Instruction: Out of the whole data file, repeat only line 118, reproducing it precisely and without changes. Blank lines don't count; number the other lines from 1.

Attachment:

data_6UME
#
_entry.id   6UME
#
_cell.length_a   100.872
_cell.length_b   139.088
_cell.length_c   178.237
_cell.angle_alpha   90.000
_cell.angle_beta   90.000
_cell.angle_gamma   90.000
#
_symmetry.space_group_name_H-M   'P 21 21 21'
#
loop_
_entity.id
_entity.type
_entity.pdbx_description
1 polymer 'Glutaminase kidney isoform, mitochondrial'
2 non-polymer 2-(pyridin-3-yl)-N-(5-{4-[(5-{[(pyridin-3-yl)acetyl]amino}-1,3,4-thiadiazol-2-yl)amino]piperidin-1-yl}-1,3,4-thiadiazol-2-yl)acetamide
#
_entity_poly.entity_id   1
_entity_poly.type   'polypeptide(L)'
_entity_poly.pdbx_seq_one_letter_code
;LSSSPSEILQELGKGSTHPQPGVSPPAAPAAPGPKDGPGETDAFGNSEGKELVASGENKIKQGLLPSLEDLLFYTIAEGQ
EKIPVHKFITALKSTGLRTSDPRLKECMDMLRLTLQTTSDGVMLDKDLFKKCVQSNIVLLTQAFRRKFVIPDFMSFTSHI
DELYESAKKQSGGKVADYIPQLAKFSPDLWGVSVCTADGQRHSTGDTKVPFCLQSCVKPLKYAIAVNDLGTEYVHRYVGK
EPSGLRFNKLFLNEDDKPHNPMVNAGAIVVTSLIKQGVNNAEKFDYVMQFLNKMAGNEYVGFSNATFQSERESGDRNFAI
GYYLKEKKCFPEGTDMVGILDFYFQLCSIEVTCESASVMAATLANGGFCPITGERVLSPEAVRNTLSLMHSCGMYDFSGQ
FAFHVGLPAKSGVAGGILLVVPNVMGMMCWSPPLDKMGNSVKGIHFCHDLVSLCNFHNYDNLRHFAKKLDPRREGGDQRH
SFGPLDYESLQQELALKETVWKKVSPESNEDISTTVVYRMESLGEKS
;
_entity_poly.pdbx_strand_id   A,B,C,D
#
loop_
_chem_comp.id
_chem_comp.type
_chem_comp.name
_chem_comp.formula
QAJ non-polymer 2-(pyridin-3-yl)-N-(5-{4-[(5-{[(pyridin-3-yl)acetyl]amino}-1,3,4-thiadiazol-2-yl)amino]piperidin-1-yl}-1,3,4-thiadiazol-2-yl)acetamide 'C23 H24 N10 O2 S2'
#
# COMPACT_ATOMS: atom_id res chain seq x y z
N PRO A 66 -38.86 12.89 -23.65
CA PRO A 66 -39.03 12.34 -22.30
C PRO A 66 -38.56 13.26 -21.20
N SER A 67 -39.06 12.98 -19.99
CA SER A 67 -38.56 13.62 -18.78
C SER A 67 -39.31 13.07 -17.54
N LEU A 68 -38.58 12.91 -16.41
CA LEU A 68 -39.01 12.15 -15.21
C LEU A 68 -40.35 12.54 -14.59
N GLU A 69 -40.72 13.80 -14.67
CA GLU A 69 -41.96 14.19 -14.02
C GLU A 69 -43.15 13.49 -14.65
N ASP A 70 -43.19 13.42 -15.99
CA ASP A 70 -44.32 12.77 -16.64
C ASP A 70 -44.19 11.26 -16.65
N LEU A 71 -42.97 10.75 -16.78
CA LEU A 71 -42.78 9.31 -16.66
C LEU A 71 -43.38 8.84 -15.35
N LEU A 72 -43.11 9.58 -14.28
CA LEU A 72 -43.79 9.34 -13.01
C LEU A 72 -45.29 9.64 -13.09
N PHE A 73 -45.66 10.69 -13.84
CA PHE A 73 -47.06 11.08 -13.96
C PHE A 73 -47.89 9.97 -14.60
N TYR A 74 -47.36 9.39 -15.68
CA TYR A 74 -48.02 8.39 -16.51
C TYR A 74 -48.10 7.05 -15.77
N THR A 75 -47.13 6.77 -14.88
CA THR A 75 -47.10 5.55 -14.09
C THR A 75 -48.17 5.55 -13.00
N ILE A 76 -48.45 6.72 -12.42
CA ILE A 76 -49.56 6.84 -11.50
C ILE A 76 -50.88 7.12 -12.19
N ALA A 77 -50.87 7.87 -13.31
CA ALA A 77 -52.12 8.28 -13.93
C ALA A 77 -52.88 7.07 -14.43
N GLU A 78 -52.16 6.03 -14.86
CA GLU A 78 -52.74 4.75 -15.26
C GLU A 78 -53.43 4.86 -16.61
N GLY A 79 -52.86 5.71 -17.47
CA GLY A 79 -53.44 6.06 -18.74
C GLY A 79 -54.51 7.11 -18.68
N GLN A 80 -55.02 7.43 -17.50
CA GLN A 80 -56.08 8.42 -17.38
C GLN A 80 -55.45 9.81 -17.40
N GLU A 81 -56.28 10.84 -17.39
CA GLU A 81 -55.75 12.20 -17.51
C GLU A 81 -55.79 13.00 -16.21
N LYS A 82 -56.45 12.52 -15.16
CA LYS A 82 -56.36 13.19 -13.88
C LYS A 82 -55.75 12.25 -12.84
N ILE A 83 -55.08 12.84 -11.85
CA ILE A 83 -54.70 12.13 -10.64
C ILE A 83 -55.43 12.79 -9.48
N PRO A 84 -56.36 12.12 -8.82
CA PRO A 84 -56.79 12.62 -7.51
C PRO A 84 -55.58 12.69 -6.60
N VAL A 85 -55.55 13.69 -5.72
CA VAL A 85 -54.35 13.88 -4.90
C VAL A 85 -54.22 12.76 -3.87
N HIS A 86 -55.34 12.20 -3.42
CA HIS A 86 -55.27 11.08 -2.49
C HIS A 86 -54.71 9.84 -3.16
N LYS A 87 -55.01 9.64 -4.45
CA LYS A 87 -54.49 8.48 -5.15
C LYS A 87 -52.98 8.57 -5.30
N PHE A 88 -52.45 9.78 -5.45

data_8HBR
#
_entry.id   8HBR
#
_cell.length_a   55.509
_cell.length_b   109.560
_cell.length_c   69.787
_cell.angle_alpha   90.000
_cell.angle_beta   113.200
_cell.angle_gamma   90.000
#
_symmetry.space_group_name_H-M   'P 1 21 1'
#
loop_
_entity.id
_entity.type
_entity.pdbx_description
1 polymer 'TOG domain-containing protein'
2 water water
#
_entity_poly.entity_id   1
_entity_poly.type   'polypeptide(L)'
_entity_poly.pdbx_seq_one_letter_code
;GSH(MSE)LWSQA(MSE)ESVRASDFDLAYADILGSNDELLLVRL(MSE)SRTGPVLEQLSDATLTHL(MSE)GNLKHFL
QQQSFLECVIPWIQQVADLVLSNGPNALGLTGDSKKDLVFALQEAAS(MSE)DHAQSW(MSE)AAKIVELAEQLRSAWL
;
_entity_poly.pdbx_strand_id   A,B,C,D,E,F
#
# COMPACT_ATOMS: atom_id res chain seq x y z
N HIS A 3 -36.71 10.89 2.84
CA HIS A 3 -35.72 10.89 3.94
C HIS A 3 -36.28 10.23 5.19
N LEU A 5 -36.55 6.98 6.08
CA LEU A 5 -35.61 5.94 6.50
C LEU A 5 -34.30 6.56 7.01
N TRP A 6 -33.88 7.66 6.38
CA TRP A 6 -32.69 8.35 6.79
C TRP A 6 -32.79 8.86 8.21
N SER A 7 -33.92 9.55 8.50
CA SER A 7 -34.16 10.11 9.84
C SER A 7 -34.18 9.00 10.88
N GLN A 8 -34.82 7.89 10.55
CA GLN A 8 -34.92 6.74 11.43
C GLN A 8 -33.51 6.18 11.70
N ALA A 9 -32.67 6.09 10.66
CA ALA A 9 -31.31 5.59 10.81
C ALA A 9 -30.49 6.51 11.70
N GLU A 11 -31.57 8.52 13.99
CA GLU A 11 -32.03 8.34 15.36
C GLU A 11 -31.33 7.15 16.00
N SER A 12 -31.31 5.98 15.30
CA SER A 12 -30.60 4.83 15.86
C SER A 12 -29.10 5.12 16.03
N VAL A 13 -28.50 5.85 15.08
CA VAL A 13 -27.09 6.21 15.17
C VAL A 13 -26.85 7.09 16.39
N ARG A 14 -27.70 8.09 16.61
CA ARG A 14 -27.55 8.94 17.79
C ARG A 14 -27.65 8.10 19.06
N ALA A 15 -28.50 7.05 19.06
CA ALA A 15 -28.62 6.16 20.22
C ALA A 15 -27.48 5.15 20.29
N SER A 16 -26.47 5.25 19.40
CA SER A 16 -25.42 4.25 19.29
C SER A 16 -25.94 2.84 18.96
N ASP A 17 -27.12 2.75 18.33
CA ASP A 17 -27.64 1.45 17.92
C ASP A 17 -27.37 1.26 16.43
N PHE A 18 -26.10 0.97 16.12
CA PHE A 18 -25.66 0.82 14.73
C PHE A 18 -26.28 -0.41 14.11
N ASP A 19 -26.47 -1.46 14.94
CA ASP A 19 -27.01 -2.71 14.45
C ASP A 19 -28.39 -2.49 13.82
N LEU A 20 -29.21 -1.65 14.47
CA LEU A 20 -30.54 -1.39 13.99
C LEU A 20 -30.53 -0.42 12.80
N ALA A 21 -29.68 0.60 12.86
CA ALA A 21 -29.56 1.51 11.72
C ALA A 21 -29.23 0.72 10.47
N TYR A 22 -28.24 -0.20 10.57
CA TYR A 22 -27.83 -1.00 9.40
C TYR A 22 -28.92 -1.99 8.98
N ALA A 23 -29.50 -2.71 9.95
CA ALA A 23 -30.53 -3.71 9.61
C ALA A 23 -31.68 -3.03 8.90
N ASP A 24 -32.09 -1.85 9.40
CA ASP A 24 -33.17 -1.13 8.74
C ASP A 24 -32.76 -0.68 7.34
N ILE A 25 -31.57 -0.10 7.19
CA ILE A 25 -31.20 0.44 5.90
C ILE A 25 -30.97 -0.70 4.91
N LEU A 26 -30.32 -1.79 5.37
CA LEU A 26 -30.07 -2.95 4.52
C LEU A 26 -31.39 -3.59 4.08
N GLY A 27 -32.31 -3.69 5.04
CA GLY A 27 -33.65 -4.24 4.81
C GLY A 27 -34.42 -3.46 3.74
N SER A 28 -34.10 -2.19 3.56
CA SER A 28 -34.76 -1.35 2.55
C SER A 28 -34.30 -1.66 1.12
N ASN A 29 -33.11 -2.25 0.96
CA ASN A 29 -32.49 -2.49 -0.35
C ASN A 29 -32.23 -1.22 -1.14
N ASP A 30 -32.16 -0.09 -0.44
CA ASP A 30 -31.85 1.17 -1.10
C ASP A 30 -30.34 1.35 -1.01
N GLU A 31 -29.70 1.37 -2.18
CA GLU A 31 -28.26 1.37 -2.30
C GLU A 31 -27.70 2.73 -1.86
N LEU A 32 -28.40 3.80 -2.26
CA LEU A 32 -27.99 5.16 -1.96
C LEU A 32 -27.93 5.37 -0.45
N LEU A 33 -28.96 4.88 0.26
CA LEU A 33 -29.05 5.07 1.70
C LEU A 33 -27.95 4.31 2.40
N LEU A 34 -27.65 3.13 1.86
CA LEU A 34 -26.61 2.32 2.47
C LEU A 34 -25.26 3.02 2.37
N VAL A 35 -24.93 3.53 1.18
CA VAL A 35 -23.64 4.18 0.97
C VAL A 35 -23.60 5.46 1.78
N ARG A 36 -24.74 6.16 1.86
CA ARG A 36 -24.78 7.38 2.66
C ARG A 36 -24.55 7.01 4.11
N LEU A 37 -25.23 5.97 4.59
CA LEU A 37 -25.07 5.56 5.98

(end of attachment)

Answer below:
_cell.angle_gamma   90.000